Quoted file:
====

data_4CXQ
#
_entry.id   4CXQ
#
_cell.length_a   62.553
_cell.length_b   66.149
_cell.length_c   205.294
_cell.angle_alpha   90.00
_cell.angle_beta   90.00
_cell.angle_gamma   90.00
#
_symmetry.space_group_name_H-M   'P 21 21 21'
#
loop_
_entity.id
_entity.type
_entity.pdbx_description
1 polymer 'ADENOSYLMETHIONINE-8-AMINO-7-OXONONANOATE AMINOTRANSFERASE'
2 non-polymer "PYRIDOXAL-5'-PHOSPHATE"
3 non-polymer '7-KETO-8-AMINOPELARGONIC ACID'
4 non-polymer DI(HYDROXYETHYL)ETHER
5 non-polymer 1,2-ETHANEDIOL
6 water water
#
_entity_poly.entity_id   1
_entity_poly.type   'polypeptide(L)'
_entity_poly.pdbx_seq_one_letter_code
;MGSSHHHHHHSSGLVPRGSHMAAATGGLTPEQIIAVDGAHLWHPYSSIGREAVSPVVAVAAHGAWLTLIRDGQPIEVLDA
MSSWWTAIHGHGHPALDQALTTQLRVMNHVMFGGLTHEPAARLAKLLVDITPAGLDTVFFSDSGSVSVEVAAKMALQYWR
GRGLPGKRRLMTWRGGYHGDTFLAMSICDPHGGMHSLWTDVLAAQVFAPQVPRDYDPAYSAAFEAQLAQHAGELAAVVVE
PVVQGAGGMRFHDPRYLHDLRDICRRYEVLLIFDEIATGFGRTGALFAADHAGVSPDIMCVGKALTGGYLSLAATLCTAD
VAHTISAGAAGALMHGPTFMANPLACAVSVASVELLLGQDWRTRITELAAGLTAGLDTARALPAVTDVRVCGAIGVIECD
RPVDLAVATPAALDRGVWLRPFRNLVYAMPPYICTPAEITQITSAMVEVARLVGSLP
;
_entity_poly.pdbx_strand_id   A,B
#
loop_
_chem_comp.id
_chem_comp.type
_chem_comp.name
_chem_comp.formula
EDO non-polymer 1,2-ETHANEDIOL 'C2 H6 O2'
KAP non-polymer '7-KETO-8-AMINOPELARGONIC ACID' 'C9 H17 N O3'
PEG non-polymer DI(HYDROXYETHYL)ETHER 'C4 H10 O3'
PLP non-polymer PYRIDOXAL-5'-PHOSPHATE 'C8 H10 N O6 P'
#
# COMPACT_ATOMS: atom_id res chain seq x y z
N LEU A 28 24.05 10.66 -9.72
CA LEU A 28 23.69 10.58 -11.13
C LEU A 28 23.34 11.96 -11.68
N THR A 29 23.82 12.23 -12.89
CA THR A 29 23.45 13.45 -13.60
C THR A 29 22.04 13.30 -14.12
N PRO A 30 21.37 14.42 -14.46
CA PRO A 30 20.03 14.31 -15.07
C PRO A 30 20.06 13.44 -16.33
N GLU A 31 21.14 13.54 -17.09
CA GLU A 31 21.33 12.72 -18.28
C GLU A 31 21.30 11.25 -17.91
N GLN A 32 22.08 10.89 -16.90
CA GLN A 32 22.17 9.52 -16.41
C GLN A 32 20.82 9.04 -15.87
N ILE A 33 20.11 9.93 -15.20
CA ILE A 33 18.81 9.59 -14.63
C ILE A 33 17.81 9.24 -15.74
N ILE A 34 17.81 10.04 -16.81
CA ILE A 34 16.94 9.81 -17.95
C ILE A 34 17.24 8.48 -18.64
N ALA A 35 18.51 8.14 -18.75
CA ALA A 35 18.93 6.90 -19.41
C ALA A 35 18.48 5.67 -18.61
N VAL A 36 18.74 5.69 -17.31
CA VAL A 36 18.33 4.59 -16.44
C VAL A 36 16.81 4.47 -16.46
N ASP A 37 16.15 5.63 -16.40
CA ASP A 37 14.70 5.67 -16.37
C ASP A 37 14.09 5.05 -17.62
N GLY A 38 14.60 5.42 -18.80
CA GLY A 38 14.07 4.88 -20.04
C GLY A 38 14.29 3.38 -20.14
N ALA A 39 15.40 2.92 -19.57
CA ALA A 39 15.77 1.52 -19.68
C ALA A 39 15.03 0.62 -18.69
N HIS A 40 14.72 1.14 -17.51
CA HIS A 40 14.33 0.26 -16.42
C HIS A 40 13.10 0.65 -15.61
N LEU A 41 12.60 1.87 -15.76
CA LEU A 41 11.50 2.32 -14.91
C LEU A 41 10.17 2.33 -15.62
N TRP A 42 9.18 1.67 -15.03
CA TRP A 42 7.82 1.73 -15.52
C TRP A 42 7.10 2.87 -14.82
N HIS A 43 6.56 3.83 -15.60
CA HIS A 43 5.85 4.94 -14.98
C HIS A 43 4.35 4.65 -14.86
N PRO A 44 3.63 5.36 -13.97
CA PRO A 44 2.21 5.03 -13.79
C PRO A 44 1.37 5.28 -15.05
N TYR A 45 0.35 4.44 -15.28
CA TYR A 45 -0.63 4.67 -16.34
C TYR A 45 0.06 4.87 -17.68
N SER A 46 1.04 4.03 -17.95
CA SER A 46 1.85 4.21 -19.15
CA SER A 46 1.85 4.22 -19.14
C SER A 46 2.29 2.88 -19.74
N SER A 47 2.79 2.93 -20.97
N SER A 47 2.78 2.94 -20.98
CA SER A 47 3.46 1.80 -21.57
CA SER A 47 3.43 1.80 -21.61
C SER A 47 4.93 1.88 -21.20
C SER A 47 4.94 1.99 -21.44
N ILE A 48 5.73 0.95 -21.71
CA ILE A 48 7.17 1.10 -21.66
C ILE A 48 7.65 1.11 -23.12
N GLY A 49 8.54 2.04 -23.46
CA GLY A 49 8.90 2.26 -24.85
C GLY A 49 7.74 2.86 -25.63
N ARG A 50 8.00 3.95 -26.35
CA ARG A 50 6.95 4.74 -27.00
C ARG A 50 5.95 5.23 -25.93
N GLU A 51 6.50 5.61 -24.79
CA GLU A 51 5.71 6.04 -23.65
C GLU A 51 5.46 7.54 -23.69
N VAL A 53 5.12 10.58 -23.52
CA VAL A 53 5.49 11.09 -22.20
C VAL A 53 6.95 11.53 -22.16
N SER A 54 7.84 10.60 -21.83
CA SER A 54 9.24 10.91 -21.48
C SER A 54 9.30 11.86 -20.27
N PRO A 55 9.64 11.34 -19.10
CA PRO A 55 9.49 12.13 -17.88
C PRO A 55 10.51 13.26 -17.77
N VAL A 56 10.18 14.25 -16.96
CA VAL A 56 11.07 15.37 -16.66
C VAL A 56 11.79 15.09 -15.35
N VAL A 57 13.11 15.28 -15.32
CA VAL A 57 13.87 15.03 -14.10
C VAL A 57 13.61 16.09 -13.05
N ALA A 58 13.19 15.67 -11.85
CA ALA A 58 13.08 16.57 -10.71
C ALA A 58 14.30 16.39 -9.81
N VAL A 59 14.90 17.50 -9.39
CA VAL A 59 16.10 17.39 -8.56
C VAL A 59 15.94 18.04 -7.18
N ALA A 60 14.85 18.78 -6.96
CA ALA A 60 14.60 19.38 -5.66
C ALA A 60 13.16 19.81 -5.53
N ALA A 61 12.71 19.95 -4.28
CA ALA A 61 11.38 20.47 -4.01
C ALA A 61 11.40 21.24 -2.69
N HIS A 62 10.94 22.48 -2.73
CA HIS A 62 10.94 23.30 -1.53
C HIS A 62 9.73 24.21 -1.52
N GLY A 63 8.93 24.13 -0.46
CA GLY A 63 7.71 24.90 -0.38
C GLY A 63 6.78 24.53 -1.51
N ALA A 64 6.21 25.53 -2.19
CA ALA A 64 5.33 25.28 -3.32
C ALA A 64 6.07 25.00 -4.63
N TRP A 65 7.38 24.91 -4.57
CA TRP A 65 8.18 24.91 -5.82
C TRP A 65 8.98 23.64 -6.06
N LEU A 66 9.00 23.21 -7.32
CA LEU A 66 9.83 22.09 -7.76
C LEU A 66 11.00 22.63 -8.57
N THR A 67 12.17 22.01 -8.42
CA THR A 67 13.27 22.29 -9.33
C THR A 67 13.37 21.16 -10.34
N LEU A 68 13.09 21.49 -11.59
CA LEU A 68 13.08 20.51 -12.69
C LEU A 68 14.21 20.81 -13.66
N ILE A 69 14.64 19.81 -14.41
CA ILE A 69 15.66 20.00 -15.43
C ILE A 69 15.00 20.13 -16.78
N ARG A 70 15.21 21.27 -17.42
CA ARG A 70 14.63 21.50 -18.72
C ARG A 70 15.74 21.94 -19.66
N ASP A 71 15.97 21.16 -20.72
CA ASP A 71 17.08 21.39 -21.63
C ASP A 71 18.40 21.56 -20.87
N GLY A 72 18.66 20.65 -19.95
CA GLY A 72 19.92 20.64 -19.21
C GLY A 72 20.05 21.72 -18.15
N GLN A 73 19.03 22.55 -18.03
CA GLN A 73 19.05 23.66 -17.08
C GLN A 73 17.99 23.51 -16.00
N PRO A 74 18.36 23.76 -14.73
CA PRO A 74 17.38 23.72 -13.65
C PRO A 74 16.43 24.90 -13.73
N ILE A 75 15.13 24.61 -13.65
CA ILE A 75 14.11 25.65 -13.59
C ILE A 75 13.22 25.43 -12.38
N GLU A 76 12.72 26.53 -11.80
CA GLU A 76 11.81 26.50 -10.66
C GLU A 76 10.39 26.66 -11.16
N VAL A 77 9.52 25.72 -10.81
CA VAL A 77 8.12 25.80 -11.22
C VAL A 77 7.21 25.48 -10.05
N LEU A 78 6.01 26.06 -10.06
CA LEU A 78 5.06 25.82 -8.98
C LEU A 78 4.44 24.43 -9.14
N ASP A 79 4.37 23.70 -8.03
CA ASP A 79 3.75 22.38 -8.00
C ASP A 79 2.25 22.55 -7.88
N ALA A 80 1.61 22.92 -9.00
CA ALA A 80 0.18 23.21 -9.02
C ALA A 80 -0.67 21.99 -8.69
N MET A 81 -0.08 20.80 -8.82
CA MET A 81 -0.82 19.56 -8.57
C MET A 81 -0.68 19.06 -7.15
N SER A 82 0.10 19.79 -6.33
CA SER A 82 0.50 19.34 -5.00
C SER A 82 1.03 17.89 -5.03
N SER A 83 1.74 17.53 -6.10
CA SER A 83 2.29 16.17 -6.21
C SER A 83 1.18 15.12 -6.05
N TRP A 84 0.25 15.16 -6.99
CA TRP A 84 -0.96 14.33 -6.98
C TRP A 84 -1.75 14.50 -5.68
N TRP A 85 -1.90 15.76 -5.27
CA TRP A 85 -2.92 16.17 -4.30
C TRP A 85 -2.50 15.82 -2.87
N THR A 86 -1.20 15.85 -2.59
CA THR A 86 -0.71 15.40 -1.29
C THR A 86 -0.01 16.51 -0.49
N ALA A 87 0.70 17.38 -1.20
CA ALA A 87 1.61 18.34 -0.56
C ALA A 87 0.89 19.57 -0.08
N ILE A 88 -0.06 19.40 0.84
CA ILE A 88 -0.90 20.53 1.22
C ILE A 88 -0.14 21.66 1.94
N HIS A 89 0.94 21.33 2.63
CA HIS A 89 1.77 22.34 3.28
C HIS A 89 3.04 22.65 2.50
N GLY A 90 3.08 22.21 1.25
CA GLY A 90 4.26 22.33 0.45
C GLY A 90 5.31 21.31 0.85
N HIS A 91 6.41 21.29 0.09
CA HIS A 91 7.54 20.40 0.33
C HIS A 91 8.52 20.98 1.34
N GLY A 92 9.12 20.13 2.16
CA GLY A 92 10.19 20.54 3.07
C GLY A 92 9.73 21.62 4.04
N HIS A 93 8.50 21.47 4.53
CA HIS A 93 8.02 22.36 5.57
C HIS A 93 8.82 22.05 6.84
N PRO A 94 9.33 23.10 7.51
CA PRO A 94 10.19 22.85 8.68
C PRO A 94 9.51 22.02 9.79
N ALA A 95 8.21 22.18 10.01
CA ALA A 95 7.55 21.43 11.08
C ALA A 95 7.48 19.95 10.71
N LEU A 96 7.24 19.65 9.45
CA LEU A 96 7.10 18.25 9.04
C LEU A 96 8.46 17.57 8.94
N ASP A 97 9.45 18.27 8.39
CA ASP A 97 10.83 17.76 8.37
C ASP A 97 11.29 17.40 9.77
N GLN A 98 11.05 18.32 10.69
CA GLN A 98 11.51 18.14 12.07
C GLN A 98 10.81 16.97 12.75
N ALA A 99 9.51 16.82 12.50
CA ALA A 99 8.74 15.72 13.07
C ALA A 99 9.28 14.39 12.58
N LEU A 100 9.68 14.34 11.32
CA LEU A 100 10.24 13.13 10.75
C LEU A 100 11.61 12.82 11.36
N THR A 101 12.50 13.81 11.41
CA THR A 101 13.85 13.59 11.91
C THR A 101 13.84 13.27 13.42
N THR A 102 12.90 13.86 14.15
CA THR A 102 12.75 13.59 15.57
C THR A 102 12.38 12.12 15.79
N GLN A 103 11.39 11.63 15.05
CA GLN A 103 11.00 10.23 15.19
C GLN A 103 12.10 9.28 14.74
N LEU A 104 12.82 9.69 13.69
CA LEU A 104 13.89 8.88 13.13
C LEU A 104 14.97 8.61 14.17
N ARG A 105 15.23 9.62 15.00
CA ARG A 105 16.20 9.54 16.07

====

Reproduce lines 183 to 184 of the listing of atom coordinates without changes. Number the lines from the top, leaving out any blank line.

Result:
C GLY A 72 20.05 21.72 -18.15
N GLN A 73 19.03 22.55 -18.03